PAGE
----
Venezuela’s state-run PDVSA and Eni are looking at options to safely offload crude from a floating storage facility on Venezuela’s eastern coast that has remained idle for over a year due to U.S. sanctions, according to sources close to the discussions and a statement from the Italian oil company.

The companies suspended output at their joint venture Petrosucre shortly after Washington imposed sanctions on PDVSA in January 2019, depriving the partnership of its main crude buyer, PDVSA’s U.S.-based refining subsidiary Citgo Petroleum.

About 1.3 million barrels of Corocoro crude stored at the FSO (floating storage and offloading facility) have remained stuck in the vessel, which has been left without operating crew.

As time passed, the obstacles to transferring the oil have increased, the sources said.

In July, Petrosucre allowed a technician to board the FSO and correct a 8% lean that was creating the risk of a spill. But other problems followed, including a sea water leak affecting its engine room that could not be fixed as the facility’s bilge pumps were out of service, the sources added.

The issues are creating pressure for both companies to find a solution, even if the stored crude is not exported. A local contractor, Consemar Group, was recently hired to do an inspection, two of the sources said.

Neither PDVSA nor Consemar responded to requests for comment.

Eni told Reuters in a statement that the conditions aboard the Nabaraima were “stable” and that there was “currently no risk of an oil spill.”

“Eni is collaborating with Petrosucre to define and implement a program for unloading the oil cargo from Nabarima,” the statement read, adding that Eni planned to use a dynamic-positioning (DP) vessel to offload the crude.

The issue at the FSO comes after a large oil spill believed to have come from one of PDVSA’s refineries in July has affected one of Venezuela’s most sensitive national parks and raised concern about the environmental risks posed by the country’s ailing oil industry.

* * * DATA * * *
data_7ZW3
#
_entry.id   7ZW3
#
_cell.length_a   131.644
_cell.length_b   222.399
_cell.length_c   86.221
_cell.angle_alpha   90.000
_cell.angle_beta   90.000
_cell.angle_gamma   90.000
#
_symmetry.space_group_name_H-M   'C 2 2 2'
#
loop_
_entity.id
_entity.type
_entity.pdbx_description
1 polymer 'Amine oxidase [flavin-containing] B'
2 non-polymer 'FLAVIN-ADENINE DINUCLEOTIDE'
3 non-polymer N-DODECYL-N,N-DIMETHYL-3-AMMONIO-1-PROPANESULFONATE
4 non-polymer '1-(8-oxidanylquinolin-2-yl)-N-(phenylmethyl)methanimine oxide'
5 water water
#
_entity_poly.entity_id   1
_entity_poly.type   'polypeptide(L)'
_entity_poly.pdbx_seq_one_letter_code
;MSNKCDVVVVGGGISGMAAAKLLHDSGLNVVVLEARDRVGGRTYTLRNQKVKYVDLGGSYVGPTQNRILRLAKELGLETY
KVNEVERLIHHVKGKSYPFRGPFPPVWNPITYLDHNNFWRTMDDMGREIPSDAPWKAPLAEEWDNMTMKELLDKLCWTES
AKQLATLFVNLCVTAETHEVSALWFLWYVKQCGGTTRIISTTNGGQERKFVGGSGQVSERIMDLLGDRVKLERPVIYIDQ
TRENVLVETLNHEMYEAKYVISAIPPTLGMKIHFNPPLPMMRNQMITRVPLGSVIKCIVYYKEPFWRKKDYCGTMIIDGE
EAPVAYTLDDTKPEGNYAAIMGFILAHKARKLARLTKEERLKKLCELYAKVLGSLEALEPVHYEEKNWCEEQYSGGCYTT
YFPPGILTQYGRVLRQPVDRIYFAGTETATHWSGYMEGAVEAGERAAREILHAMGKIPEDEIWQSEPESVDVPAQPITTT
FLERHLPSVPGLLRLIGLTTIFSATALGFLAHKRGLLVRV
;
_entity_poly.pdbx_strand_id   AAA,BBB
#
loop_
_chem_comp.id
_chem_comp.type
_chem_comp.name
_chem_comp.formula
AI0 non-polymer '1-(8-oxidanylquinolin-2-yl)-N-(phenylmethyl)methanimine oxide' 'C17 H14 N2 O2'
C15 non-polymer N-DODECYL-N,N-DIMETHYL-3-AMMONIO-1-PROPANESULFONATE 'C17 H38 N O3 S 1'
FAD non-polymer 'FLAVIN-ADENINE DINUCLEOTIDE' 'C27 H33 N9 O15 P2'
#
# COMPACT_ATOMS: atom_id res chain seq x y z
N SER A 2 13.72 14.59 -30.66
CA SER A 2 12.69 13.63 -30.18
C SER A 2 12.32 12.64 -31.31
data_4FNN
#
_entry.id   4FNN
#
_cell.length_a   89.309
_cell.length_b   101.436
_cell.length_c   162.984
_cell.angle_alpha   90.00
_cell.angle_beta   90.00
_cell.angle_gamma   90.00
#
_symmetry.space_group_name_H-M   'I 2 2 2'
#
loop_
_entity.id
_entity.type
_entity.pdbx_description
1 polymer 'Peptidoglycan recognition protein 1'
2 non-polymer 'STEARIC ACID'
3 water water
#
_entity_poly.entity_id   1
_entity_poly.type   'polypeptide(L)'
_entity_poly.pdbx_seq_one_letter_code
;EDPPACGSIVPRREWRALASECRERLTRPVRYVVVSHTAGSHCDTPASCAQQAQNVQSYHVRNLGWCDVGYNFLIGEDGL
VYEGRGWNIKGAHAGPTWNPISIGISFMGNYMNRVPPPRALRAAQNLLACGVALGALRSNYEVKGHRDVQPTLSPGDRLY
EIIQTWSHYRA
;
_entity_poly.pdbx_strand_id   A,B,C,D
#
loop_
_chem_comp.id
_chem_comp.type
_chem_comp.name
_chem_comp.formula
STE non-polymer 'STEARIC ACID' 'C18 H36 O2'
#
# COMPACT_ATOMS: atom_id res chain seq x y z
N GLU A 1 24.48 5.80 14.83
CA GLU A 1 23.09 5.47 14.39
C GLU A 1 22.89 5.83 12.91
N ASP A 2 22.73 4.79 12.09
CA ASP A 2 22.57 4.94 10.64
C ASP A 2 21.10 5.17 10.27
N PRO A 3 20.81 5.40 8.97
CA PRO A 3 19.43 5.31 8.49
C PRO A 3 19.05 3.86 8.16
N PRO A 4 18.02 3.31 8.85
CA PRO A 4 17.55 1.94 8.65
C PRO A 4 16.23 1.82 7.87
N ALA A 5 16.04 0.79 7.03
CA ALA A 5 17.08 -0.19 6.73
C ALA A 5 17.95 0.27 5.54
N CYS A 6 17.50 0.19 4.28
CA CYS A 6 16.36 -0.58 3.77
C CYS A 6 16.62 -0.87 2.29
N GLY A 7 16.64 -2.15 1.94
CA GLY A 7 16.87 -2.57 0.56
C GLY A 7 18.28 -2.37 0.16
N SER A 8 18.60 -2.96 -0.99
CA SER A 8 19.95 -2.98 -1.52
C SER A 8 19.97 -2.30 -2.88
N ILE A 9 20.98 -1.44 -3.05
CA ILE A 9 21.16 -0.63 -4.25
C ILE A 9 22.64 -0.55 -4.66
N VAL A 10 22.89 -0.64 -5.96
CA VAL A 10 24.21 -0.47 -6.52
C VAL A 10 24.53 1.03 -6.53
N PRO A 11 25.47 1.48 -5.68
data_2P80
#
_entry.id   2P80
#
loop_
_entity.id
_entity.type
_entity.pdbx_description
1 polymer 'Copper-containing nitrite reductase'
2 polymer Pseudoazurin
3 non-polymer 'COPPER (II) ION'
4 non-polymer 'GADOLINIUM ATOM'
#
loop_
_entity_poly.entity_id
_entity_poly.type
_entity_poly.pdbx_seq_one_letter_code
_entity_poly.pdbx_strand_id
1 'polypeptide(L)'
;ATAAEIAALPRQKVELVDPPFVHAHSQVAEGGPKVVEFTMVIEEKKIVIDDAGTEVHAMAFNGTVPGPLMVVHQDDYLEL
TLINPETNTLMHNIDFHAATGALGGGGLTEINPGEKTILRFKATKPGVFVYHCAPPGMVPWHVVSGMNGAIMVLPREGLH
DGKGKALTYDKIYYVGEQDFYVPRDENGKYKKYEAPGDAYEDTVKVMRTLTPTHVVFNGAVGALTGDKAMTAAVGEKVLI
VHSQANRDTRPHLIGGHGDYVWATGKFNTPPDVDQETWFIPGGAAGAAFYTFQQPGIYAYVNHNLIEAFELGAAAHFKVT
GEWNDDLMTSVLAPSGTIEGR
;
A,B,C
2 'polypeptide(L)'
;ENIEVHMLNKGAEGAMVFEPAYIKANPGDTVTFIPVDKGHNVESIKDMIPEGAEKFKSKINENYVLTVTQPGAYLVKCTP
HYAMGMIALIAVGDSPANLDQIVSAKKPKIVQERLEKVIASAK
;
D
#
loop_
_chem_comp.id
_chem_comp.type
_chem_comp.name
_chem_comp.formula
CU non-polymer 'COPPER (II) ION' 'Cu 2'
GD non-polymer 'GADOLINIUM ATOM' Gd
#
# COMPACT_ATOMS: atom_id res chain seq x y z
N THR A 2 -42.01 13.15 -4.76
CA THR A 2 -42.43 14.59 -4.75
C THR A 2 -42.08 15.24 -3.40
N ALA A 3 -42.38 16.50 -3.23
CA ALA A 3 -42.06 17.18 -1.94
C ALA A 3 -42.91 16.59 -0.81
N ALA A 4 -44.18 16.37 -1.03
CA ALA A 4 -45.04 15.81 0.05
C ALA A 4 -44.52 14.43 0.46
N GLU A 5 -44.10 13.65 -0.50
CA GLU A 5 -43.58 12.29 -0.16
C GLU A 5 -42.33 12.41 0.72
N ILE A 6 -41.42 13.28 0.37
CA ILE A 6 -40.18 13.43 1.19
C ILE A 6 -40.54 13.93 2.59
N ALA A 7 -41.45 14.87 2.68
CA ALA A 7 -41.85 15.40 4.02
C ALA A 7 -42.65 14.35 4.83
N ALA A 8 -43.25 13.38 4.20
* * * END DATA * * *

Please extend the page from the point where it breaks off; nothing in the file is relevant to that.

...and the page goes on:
Struggling under U.S. sanctions, PDVSA has seen exports and output plummet this year, as well as the near-total paralysis of its poorly maintained refining network, leading to chronic fuel shortages.

PDVSA owns 74% of Petrosucre and Eni holds the remaining 26%. The shallow-water project at Venezuela’s Gulf of Paria was producing about 15,000 barrels per day (bpd) of crude before sanctions. Output was zero as of March 2020, according to an internal PDVSA document seen by Reuters.

Workers at the joint venture last month denounced the FSO’s deterioration due to lack of maintenance. At the time, Venezuela’s maritime authority INEA said the vessel was upright and under supervision by authorities.

Eni has mulled options to transfer oil out of the vessel and export the crude to its refining system in Italy as a way to cash pending dividends from the joint venture, the sources said. Such a plan would need authorization from the U.S. Treasury Department, because of sanctions.

A meeting between Eni and U.S. officials planned earlier this year to discuss the authorization has been postponed several times with no permission granted for the exports so far. Eni submitted a report to the Treasury Department explaining the environmental risks associated with the FSO, one of the sources said.

The Treasury Department declined to comment.

Since last year, Eni has lifted other Venezuelan crude grades for exports to its refining system and for re-sale. But no Corocoro crude has been exported since sanctions were imposed.

Eni said the operation using a DP vessel would need authorization under the U.S. sanctions regime. The firm added that its crude liftings were part of “credit recovery programs” exempted under the sanctions regime.

PDVSA has been firm in its position that it cannot afford to pay for crew to be permanently onboard the Nabarima nor to plan an operation to transfer the oil by itself, the sources added.

However, PDVSA’s trade and supply department recently drafted a plan to hire a local contractor for transferring the crude to the company’s Guaraguao terminal, the sources said. 

(Reporting by Marianna Parraga in Mexico City, Luc Cohen in New York and Mircely Guanipa in Maracay, Venezuela; Additional reporting by Stephen Jewkes in Milan and Giselda Vagnoni in Rome Editing by Daniel Flynn and Marguerita Choy)

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